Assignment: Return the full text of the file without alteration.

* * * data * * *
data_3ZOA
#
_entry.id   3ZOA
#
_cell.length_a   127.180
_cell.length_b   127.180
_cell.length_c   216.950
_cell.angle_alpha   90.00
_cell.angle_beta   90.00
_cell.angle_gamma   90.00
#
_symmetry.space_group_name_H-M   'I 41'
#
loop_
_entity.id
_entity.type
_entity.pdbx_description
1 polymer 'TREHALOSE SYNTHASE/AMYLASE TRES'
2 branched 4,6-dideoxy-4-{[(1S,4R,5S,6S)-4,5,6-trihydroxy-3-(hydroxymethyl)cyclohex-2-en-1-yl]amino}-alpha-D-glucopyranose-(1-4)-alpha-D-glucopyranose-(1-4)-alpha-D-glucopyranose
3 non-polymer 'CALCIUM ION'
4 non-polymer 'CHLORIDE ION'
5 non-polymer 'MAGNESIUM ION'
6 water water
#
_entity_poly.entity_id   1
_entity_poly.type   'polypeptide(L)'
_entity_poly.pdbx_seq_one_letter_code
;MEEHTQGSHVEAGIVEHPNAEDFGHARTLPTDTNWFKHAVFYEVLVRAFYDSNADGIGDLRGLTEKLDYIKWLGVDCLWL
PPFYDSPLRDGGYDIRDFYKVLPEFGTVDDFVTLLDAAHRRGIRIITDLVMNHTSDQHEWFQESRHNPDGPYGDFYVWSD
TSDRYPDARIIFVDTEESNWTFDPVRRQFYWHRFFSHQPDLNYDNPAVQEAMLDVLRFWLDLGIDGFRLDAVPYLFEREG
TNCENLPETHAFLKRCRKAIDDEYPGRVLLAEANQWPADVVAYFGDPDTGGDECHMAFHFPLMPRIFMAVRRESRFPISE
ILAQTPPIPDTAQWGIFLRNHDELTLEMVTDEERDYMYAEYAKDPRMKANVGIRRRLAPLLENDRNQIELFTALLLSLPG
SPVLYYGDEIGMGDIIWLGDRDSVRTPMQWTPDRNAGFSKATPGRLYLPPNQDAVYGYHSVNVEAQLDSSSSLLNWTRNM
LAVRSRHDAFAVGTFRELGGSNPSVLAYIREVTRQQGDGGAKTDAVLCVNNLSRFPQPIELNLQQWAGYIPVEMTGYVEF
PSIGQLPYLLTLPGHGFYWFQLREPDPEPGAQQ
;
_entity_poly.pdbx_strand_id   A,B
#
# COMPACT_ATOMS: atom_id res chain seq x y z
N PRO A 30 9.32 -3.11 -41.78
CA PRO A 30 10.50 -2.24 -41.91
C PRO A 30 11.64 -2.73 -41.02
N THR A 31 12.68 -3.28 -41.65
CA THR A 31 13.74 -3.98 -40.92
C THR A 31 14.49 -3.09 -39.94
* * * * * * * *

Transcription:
data_3ZOA
#
_entry.id   3ZOA
#
_cell.length_a   127.180
_cell.length_b   127.180
_cell.length_c   216.950
_cell.angle_alpha   90.00
_cell.angle_beta   90.00
_cell.angle_gamma   90.00
#
_symmetry.space_group_name_H-M   'I 41'
#
loop_
_entity.id
_entity.type
_entity.pdbx_description
1 polymer 'TREHALOSE SYNTHASE/AMYLASE TRES'
2 branched 4,6-dideoxy-4-{[(1S,4R,5S,6S)-4,5,6-trihydroxy-3-(hydroxymethyl)cyclohex-2-en-1-yl]amino}-alpha-D-glucopyranose-(1-4)-alpha-D-glucopyranose-(1-4)-alpha-D-glucopyranose
3 non-polymer 'CALCIUM ION'
4 non-polymer 'CHLORIDE ION'
5 non-polymer 'MAGNESIUM ION'
6 water water
#
_entity_poly.entity_id   1
_entity_poly.type   'polypeptide(L)'
_entity_poly.pdbx_seq_one_letter_code
;MEEHTQGSHVEAGIVEHPNAEDFGHARTLPTDTNWFKHAVFYEVLVRAFYDSNADGIGDLRGLTEKLDYIKWLGVDCLWL
PPFYDSPLRDGGYDIRDFYKVLPEFGTVDDFVTLLDAAHRRGIRIITDLVMNHTSDQHEWFQESRHNPDGPYGDFYVWSD
TSDRYPDARIIFVDTEESNWTFDPVRRQFYWHRFFSHQPDLNYDNPAVQEAMLDVLRFWLDLGIDGFRLDAVPYLFEREG
TNCENLPETHAFLKRCRKAIDDEYPGRVLLAEANQWPADVVAYFGDPDTGGDECHMAFHFPLMPRIFMAVRRESRFPISE
ILAQTPPIPDTAQWGIFLRNHDELTLEMVTDEERDYMYAEYAKDPRMKANVGIRRRLAPLLENDRNQIELFTALLLSLPG
SPVLYYGDEIGMGDIIWLGDRDSVRTPMQWTPDRNAGFSKATPGRLYLPPNQDAVYGYHSVNVEAQLDSSSSLLNWTRNM
LAVRSRHDAFAVGTFRELGGSNPSVLAYIREVTRQQGDGGAKTDAVLCVNNLSRFPQPIELNLQQWAGYIPVEMTGYVEF
PSIGQLPYLLTLPGHGFYWFQLREPDPEPGAQQ
;
_entity_poly.pdbx_strand_id   A,B
#
# COMPACT_ATOMS: atom_id res chain seq x y z
N PRO A 30 9.32 -3.11 -41.78
CA PRO A 30 10.50 -2.24 -41.91
C PRO A 30 11.64 -2.73 -41.02
N THR A 31 12.68 -3.28 -41.65
CA THR A 31 13.74 -3.98 -40.92
C THR A 31 14.49 -3.09 -39.94